The band, YES was a career step for Rick which he had to take.  Blue Weaver stepped into his shoes, and did a better job in the long run.  The power play back  then, was from Dave towards me.  I always thought he was threatened by my songs.  If he had taken me aside, and said, Your stuff is not for the Strawbs, I  would have listened.  But, he never did.  So, I figured it out for myself.  Writing material like Heavy Disguise, later on, and Dave to his credit, came up with the idea of the silver band (quartet of small trumpets) accompaniment.  This bad feeling about song writing, continued all the way through my time within the band.  On one American tour, Dave and I never said a word to each other for six weeks.

SB: Looking back at Grave New World in the cold light of 4 decades later, I see this album as a very angry piece of work. It spits venom. Was anger the mood within the band?

JF: I personally, was not angry recording the album, Grave New World.  I remember enjoying the recording of it. I always remember seeing Alice Cooper at the studio, every morning with a can of Budweiser in his hand which I thought rather odd, because we didnt start drinking until at least lunchtime!!!

SB: So we arrive at Bursting At The seams. It is a curious album for a number of reasons. It represented the biggest commercial success for the band with Part Of The Union and Lay Down, but it also set the stage for the band to implode. What happened?

JF: Bursting At The Seams, was a bittersweet time for me.  Here we were at the top of the charts, and still fighting over whatever.  I remember on our last tour, Dave used to send down set lists on pieces of paper, because he’d stay in his own dressing room, until we went on.  There was no communication — where we should have sat down and sorted out all these problems.

SB: Part Of The Union does not seem to be one of Daves favorite songs. When I asked him about it in an interview a few years ago he called it ˜an Albatross, a millstone around his neck, any thoughts.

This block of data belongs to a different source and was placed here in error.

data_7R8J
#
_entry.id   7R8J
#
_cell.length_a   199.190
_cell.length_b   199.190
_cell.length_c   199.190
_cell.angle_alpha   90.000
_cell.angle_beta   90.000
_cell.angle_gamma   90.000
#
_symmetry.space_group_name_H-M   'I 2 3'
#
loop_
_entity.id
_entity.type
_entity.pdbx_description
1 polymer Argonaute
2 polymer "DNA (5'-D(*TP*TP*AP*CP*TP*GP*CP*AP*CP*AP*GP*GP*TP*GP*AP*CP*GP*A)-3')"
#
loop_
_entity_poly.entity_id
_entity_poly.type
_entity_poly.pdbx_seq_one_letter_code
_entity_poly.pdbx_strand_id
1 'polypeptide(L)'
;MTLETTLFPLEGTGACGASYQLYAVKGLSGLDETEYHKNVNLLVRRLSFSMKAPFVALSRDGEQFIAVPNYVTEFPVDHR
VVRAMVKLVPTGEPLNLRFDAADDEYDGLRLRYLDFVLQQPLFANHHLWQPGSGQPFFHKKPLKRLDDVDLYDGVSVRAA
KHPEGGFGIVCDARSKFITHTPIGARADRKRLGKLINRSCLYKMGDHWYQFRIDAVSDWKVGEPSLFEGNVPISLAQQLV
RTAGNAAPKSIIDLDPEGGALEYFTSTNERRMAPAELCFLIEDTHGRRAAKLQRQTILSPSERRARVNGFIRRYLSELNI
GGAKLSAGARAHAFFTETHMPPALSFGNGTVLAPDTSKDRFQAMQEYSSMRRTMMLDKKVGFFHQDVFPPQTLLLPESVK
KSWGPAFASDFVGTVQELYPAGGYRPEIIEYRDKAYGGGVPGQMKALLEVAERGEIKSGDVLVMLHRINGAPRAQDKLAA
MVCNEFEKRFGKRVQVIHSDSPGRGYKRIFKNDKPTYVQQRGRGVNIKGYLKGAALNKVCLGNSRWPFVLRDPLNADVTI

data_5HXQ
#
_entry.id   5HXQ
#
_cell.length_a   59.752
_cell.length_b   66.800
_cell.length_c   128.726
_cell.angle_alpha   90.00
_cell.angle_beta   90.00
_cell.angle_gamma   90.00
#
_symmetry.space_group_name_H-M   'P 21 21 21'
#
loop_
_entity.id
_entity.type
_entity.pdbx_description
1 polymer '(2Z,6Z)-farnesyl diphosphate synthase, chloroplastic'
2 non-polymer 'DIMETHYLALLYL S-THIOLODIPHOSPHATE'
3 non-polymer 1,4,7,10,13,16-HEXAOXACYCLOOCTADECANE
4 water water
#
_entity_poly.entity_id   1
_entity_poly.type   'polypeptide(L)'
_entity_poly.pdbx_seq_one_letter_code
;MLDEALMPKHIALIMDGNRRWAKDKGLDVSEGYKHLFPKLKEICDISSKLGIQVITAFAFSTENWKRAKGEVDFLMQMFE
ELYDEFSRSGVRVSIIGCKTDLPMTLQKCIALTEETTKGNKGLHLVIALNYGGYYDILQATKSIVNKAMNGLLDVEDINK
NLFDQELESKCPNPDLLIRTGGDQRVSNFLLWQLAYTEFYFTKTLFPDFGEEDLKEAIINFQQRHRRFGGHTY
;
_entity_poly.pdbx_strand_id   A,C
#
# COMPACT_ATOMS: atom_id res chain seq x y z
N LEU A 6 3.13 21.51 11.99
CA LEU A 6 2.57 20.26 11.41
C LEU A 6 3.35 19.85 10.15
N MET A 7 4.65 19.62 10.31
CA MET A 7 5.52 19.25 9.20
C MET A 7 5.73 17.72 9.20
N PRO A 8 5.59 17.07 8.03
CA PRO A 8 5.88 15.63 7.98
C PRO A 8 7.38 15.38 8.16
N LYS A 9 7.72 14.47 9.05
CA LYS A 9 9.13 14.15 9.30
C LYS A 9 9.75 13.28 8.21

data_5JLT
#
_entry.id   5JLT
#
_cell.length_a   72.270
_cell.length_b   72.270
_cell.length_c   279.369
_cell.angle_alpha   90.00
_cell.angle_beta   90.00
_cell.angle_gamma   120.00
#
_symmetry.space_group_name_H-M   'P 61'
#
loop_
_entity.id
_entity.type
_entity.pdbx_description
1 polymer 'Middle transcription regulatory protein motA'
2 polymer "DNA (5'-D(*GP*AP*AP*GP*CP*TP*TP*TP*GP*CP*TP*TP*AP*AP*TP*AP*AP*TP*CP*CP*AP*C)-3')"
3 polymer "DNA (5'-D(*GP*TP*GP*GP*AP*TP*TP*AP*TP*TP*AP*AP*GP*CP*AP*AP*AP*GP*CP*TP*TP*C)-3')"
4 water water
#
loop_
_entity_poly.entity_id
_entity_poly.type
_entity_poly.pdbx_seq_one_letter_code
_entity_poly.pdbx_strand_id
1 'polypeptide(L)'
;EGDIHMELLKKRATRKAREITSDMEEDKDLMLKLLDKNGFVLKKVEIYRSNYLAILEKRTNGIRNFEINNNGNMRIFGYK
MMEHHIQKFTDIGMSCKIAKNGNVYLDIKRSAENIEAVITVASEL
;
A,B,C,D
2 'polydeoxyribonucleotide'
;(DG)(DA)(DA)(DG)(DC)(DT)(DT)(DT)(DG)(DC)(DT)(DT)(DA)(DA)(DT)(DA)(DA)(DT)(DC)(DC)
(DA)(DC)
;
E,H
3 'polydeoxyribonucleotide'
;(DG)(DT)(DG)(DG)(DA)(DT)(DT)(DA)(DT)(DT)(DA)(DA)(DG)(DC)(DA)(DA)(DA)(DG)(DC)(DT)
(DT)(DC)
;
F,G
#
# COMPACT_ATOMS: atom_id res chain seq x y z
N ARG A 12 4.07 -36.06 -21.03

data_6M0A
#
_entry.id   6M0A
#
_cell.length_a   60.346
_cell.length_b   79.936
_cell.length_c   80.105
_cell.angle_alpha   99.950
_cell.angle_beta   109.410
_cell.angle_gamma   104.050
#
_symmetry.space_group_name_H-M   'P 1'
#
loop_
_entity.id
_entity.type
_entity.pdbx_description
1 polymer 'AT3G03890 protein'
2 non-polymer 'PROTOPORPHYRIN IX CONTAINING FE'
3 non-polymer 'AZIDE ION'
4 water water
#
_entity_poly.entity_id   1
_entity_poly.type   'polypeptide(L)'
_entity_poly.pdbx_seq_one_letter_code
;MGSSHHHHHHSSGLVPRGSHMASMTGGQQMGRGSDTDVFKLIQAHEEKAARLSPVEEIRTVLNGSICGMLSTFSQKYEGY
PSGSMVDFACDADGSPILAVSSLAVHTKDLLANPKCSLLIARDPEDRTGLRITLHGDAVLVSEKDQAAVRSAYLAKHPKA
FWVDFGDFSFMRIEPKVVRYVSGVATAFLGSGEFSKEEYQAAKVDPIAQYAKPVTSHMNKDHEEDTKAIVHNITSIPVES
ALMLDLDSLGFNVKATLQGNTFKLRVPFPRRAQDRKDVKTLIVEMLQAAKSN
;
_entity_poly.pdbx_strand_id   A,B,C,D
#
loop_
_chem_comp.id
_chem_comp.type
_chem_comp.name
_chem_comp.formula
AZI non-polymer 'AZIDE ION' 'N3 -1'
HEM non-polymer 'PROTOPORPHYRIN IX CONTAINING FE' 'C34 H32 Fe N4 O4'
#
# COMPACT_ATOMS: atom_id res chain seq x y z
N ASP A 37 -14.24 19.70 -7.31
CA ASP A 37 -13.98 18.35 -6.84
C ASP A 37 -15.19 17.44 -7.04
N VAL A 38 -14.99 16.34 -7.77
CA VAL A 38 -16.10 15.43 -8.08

Note:there are many versions of this song, but I like this one because Jimmy Saville does the intro! Top Of The Pops ruled back then!

JF: Well, Dave Cousins can call Part of the Union, a millstone around his neck, but, that song took the Strawbs to the top.  Maybe he should have sang it, himself?  Then maybe he would have looked a little happier in all those old videos.  I heard him sing it once, years ago at a folk club and thought he did a great job. He has only himself to blame, as he suggested including it on, Bursting At The Seams, with probably a little push from our management. Hudson and I initially were going to release it outside of the band, as The Brothers.  I always play Part of the Union, in my shows in the USA, where its very popular.  But, the Strawbs, never play their own hit song.

I think Dave should have released, Stormy Down whilst he was rehearsing up the new band lineup, after Hud, Blue Weaver and myself left, and the original  band split  because the momentum was there from, Part of the Union, and I think the song would have been a hit.  But, was lost on, Shine On Silver Sun  which I thought was a big bore.

In part three John and I will be talking about life after the Strawbs, stay tuned as it takes some interesting twists, including a brush with Punk!

Simon Barrett